Turner reaffirmed her admiration for Senator Sanders by praising his filibuster, “I’m saying, ‘Wow, this man is deep!’ and has a lot of heart.” Turner again credited her husband with her taking a closer look at Sanders as the 2016 Democratic Presidential nomination geared up. “This guy has the same righteous indignation that you have,” was the comment from him which led her to take a deeper dive into the history of Senator Sanders.
“He really did touch my heart,” was Turner’s reaction after meeting with Sanders for the first time. She was moved by him pushing for universal healthcare, standing up for young people saddled with college loan debt, closing the income wage disparity, and wanting to remove corporate money from the political sector. Turner credits those issues for her moving to endorse Sanders and becoming a national surrogate.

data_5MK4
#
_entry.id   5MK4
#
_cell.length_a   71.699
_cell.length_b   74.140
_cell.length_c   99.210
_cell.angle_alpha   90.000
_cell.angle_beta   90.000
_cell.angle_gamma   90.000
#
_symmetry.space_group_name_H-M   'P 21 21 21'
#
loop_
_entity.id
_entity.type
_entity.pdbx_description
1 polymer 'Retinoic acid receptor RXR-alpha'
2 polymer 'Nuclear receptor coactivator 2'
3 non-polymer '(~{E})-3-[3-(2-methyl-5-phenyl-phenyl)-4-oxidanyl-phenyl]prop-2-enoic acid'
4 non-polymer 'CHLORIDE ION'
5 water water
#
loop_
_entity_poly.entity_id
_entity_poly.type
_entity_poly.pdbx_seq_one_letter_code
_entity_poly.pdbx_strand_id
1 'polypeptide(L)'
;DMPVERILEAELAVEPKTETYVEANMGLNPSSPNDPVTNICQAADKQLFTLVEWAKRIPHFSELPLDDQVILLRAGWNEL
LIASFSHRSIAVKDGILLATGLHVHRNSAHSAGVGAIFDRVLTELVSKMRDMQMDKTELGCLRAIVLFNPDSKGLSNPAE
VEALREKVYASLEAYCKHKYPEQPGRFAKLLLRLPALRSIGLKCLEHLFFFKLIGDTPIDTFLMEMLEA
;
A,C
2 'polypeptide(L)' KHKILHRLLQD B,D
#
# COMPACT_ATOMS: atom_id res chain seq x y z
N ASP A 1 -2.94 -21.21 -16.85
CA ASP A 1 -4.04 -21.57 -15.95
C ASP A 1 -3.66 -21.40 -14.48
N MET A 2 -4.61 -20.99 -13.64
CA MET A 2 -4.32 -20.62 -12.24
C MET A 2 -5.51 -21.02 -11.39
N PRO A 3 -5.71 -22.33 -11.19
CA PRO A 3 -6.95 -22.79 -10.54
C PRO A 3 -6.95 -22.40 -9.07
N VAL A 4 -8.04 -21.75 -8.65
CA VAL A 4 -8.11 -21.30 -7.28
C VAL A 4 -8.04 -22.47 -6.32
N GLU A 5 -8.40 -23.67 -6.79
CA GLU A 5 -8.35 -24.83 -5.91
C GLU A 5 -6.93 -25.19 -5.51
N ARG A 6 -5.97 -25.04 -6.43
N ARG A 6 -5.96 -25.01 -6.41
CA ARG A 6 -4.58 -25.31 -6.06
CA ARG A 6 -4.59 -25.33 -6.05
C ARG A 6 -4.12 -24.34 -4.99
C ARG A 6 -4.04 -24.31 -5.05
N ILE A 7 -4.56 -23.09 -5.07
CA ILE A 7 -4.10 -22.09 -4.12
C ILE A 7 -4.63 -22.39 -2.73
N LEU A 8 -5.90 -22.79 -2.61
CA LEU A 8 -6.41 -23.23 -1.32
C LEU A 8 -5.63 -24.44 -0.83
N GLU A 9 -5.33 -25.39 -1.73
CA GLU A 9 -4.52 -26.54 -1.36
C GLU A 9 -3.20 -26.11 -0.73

“I think my coming out was, if I remember correctly, was on November 13, 2015, when the Senator came to Cleveland and he spoke at my Alma Mater, Cleveland State University and I had the chance to introduce him at that event,” Turner reflected back on when she first joined the campaign.
When asked if it was a shock for her to become a national figure, she responded, “It is a big shock to me, and I’m very humbled by that.” She continued, “I think the same authenticity that this nation saw in Senator Sanders — they saw in me.”
The Senator has what I call ‘heart-soul agreement’ and I went all across this country talking about it. We are, in many ways, cut from the same cloth in that regard, because I stand up for what I believe in and I stand up for people even when it’s not popular. I get myself in a lot of trouble politically doing that, but I can sleep at night.
Turner was candid when speaking about why she felt connected with Sanders and why so many gravitated to his message: